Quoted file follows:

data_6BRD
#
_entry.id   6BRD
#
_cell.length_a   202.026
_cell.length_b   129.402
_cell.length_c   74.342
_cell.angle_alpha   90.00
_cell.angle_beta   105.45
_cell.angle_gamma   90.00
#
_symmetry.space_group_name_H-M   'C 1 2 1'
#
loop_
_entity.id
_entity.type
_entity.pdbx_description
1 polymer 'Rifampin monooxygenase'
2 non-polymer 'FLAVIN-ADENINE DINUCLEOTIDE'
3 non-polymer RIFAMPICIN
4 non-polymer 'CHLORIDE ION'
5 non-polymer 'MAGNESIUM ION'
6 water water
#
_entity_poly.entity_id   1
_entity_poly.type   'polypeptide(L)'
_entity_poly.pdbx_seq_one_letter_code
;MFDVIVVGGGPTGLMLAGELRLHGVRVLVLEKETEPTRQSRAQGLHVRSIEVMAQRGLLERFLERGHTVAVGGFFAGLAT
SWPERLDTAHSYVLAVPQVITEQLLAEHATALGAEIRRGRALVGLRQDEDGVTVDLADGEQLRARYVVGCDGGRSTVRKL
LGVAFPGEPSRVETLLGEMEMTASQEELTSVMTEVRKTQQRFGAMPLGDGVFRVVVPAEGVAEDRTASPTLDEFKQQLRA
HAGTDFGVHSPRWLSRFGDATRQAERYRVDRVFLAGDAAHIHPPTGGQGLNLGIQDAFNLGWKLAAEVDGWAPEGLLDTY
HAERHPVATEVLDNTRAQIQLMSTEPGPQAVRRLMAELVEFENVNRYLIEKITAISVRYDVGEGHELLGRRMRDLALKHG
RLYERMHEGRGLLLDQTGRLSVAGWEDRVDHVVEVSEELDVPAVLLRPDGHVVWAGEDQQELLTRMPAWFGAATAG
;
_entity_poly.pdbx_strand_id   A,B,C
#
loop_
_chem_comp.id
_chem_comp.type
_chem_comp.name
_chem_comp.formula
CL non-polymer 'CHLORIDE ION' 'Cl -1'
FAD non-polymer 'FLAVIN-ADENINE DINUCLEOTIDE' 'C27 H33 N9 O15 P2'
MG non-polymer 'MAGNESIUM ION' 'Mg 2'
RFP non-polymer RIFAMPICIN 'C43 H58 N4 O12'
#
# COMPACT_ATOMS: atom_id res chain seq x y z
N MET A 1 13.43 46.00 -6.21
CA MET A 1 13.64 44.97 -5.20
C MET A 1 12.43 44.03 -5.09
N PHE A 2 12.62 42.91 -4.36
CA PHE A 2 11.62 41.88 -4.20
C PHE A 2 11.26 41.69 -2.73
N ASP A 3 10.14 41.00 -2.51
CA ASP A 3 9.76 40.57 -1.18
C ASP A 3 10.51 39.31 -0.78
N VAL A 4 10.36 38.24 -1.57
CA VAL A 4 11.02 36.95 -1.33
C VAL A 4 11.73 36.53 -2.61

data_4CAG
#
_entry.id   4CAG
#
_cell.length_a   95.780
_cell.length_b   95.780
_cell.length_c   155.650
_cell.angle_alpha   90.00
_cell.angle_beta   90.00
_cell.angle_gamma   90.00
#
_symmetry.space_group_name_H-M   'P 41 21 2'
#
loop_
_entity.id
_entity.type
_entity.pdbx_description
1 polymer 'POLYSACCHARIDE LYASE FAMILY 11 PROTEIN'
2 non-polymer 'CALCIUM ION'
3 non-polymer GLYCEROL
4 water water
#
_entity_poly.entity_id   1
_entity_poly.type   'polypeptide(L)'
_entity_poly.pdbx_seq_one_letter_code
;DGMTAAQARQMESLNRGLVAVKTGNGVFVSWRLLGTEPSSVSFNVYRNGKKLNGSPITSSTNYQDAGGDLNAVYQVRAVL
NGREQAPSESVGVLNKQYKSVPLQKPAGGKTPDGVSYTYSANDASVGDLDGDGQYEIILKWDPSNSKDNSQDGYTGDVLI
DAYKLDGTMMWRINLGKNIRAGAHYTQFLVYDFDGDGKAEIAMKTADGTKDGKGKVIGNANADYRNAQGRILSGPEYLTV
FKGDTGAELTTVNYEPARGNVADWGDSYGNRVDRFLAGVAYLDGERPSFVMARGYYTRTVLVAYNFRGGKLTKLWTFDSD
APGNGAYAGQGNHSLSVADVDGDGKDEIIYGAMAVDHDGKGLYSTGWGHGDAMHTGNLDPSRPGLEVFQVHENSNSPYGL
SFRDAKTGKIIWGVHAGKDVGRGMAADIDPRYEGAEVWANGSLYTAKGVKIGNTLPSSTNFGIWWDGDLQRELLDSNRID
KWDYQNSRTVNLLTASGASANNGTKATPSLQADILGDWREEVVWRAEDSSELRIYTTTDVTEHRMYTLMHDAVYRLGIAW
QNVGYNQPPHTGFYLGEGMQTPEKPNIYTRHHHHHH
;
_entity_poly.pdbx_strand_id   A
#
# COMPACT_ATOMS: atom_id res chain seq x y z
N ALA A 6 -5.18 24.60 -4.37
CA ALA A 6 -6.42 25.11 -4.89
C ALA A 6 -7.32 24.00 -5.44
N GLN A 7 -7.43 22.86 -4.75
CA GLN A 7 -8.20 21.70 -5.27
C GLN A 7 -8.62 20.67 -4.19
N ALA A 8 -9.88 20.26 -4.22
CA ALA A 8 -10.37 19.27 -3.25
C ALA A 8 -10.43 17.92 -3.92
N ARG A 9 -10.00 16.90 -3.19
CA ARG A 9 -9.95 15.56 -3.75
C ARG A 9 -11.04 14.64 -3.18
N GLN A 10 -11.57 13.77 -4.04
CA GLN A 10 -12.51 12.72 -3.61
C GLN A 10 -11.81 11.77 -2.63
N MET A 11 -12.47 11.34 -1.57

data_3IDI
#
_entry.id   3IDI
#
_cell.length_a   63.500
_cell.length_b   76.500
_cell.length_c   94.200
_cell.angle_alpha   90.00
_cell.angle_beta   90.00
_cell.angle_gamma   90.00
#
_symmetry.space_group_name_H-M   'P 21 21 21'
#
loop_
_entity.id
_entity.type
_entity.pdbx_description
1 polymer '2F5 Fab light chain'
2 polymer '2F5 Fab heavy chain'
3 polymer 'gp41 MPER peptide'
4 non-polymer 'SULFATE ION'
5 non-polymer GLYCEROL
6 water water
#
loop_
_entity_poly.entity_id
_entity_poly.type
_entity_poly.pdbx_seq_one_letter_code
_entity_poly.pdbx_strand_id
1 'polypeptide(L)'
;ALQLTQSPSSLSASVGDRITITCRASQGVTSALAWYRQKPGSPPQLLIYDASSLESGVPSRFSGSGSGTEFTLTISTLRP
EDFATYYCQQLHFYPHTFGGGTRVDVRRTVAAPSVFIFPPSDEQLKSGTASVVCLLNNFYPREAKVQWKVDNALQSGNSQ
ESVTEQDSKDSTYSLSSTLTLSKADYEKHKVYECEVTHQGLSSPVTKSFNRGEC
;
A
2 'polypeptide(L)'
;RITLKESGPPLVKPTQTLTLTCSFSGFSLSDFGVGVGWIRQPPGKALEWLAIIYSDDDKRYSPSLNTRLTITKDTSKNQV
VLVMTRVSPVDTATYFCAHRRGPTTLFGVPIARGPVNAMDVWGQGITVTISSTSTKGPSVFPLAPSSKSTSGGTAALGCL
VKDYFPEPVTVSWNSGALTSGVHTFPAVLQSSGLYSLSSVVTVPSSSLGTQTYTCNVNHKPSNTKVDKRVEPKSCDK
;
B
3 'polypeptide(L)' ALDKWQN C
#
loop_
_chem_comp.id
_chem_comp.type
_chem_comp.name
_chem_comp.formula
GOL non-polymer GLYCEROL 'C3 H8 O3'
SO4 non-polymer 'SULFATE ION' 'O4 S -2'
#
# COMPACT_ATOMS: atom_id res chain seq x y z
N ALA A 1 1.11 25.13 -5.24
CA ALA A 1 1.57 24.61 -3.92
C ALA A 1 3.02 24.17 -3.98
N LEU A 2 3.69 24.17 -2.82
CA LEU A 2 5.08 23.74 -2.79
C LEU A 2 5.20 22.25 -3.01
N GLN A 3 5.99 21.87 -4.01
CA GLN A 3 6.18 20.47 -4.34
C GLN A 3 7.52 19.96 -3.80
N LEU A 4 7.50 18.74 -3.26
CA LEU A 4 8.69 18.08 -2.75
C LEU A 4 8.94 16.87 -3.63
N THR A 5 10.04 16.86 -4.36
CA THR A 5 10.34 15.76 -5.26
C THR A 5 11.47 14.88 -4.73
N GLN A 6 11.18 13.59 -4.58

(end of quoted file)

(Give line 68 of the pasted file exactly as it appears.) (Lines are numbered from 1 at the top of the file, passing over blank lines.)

_cell.angle_beta   90.00